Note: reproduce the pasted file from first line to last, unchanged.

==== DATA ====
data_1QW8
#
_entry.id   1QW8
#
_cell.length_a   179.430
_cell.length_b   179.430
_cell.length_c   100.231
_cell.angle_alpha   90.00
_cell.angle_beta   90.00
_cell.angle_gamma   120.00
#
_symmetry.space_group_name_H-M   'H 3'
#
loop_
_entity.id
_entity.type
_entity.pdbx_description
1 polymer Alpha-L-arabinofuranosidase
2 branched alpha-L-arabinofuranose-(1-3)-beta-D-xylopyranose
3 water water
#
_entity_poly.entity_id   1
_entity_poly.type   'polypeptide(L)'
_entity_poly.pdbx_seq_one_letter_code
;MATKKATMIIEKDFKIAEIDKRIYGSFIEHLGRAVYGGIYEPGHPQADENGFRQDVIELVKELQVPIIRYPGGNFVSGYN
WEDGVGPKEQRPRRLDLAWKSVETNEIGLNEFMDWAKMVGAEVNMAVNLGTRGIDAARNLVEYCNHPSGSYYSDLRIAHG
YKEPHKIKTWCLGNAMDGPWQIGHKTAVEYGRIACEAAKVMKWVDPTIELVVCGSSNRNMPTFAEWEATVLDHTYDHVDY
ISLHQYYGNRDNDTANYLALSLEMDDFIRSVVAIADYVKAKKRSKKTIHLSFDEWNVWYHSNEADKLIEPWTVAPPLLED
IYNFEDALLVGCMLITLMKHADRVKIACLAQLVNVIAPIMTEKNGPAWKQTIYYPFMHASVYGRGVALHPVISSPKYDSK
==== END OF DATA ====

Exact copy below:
data_1QW8
#
_entry.id   1QW8
#
_cell.length_a   179.430
_cell.length_b   179.430
_cell.length_c   100.231
_cell.angle_alpha   90.00
_cell.angle_beta   90.00
_cell.angle_gamma   120.00
#
_symmetry.space_group_name_H-M   'H 3'
#
loop_
_entity.id
_entity.type
_entity.pdbx_description
1 polymer Alpha-L-arabinofuranosidase
2 branched alpha-L-arabinofuranose-(1-3)-beta-D-xylopyranose
3 water water
#
_entity_poly.entity_id   1
_entity_poly.type   'polypeptide(L)'
_entity_poly.pdbx_seq_one_letter_code
;MATKKATMIIEKDFKIAEIDKRIYGSFIEHLGRAVYGGIYEPGHPQADENGFRQDVIELVKELQVPIIRYPGGNFVSGYN
WEDGVGPKEQRPRRLDLAWKSVETNEIGLNEFMDWAKMVGAEVNMAVNLGTRGIDAARNLVEYCNHPSGSYYSDLRIAHG
YKEPHKIKTWCLGNAMDGPWQIGHKTAVEYGRIACEAAKVMKWVDPTIELVVCGSSNRNMPTFAEWEATVLDHTYDHVDY
ISLHQYYGNRDNDTANYLALSLEMDDFIRSVVAIADYVKAKKRSKKTIHLSFDEWNVWYHSNEADKLIEPWTVAPPLLED
IYNFEDALLVGCMLITLMKHADRVKIACLAQLVNVIAPIMTEKNGPAWKQTIYYPFMHASVYGRGVALHPVISSPKYDSK